On Sunday night Abdel Fattah al-Sisi took to the air to proclaim his innocence. Stung by the publication of secretly recorded conversations in which the Egyptian president and his senior staff revealed their contempt for their Gulf donors, discussing how to tap them for billions more and how to divert the money into the army's bank accounts, the president said he was the victim of a plot.
Addressing himself directly to his "brothers in the Gulf," he said that "we show every respect for them, and we should be vigilant toward what is done in order to create division and dissension."
Sisi blamed what he called a fourth generation of warfare, in which "technology" is being used to accomplish political goals to weaken him. In this vein he claimed that his voice and those of his closest advisers had been fabricated. Sisi said:
I have met with all strands of the Egyptian society. I spoke, and my speech is recorded for up to 1,000 hours. In the 1,000 hours there is not a single violation or one abuse coming out of my mouth against anyone, not a state, not a faction, not a group and not an entity.
These protestations of innocence are going down like a lead balloon in Saudi Arabia, which, since the death of King Abdullah, is under new management. King Salman's first act was to throw out of office the coterie of advisers who had tried to stop him from inheriting the throne. As these are the same people who funded and backed Sisi's military coup, the Egyptian leader must be asking himself whether he has just lost his chief sponsor. He will soon find out.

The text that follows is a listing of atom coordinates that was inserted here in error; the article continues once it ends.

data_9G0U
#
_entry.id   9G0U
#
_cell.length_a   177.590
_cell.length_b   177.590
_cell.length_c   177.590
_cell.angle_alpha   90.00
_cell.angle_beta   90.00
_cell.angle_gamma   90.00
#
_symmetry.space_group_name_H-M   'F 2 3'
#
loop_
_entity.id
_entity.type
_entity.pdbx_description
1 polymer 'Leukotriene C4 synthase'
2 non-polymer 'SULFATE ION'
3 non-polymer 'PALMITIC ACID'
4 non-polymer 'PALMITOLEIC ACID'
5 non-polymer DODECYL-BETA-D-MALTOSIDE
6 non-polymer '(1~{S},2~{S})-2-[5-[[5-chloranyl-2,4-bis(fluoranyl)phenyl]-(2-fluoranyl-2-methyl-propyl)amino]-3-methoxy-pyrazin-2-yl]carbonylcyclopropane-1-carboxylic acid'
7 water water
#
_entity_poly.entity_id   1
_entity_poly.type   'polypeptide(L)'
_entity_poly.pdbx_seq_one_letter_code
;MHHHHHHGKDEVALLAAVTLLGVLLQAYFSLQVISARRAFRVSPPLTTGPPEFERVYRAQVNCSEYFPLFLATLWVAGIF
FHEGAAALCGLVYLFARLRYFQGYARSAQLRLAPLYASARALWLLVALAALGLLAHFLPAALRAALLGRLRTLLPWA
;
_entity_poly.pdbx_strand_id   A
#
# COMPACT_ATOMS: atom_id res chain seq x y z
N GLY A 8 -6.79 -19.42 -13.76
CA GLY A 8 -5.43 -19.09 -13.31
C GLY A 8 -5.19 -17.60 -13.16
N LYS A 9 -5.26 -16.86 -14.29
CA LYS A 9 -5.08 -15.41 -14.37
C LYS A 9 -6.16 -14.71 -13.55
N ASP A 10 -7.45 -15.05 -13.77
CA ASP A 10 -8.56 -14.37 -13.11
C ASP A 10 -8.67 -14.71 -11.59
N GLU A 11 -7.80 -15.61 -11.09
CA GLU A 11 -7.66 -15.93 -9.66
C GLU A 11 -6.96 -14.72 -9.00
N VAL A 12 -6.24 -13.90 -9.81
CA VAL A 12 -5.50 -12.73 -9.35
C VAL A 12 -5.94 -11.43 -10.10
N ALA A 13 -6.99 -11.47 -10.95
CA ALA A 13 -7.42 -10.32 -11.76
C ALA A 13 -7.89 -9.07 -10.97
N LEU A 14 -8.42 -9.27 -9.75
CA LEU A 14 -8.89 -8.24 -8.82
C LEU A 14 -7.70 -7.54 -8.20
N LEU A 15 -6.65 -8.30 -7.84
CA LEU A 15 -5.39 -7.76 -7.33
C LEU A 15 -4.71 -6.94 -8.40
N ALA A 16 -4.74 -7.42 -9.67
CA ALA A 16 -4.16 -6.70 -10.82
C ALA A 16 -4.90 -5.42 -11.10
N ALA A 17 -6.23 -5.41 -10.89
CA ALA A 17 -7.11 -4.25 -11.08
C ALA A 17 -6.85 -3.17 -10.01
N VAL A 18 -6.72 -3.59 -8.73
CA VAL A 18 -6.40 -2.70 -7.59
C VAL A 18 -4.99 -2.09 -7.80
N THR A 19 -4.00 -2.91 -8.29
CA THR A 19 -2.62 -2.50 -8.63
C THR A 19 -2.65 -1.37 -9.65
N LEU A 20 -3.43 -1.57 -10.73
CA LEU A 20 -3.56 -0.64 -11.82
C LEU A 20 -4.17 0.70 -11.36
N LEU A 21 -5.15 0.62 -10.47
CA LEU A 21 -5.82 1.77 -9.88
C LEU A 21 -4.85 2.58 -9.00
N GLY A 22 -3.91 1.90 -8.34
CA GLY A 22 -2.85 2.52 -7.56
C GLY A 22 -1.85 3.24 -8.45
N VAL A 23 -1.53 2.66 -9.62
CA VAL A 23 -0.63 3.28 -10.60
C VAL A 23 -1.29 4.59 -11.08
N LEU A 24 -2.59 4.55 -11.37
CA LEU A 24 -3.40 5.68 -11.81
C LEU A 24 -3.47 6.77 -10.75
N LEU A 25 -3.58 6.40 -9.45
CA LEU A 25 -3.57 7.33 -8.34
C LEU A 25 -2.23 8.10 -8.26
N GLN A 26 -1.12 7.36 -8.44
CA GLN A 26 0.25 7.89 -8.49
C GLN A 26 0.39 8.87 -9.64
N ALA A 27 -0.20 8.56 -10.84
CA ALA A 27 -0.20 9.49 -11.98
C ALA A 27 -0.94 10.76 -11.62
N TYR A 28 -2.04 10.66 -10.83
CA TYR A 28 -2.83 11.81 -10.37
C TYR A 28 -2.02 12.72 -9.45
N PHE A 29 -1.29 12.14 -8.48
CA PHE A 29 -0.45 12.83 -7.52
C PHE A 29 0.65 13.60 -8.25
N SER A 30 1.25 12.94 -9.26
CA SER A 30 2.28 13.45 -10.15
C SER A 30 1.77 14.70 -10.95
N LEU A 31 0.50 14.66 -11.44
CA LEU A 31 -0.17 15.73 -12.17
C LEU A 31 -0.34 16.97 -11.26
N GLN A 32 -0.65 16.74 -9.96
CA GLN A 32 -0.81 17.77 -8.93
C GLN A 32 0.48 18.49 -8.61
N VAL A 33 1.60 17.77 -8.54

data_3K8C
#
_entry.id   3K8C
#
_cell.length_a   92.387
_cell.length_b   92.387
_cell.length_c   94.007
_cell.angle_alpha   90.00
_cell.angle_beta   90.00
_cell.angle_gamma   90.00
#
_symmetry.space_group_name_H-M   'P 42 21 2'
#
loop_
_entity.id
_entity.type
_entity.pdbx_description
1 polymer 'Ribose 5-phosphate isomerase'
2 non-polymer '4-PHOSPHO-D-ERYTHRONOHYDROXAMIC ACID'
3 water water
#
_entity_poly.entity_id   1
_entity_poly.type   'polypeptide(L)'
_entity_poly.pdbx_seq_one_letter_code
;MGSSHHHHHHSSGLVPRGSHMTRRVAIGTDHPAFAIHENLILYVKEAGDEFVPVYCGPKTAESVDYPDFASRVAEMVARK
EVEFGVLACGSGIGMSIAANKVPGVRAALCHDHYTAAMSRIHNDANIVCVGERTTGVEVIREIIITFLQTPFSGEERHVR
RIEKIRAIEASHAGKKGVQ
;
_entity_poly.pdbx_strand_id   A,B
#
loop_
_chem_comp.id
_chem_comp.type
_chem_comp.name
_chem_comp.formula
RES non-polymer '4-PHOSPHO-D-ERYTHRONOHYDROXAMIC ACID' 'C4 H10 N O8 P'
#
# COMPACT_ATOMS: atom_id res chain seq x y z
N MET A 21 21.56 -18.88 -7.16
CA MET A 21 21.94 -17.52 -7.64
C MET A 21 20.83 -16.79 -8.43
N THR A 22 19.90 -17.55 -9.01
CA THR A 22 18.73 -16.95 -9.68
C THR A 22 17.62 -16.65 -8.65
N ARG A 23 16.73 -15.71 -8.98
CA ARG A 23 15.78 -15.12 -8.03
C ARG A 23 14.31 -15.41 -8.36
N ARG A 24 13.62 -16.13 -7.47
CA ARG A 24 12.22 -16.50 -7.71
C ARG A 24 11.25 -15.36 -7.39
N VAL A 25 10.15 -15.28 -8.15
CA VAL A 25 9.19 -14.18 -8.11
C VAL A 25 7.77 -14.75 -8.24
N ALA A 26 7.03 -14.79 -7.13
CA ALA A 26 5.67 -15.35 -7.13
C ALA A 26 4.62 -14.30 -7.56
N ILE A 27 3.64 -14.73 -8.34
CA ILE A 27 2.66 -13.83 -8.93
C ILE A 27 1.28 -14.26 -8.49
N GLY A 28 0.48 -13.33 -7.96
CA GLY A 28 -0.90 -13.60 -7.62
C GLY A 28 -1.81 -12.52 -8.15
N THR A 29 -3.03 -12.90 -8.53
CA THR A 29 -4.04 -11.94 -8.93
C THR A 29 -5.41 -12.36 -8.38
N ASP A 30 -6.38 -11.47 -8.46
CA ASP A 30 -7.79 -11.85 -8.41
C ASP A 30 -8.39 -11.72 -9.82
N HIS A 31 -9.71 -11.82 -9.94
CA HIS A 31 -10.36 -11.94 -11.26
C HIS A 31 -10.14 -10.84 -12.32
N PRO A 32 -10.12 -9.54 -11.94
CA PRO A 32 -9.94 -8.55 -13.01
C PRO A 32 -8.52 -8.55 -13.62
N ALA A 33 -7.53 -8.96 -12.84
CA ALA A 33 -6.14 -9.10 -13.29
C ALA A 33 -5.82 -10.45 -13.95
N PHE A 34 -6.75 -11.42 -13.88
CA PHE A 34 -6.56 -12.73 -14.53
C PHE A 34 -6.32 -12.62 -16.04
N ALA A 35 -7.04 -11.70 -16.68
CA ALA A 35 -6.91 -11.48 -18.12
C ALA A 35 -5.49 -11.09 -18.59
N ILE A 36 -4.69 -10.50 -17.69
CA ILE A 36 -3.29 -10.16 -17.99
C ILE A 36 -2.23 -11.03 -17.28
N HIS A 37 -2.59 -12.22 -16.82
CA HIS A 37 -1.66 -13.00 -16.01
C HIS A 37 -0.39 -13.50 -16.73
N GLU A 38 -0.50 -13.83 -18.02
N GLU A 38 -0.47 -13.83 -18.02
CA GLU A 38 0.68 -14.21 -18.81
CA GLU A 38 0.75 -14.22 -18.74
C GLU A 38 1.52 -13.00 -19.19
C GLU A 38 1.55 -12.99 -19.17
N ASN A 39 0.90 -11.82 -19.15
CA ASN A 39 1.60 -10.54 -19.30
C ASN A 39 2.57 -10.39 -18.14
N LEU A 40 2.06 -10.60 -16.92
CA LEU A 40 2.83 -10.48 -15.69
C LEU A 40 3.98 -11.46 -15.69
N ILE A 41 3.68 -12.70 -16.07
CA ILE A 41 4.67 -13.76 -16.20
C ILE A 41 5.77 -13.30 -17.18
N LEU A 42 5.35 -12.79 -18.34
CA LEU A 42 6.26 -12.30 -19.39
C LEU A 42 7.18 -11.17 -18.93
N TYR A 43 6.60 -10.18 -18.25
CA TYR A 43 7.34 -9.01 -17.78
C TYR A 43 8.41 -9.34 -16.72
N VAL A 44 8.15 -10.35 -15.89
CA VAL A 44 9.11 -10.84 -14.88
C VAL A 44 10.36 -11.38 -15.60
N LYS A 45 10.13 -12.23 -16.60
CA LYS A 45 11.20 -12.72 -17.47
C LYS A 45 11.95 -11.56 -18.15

Sisi's existential angst will not be calmed by news that a leading British laboratory in forensic speech and acoustic analysis has authenticated one 30-minute section of the tapes. Worse than that, the laboratory ruled out the possibility that the tapes were fabricated or manipulated electronically.
The secret recordings were broadcast by a Turkish-based satellite channel, Mekameleen, which is pro-Brotherhood. Without independent, forensic authentication, the political sympathies of this source would have cast doubt on the content of the tapes.
J. P. French Associates, led by Peter French, a professor of forensic speech science at the University of York, is Britain's leading independent forensic speech and acoustics laboratory. They give evidence to the courts in Britain and advise international law enforcement agencies. They were tasked to establish whether the voice of the main participant in the discussions, General Mamdouh Shahin, the legal advisor to the Supreme Council of the Armed Forces (SCAF), was genuine.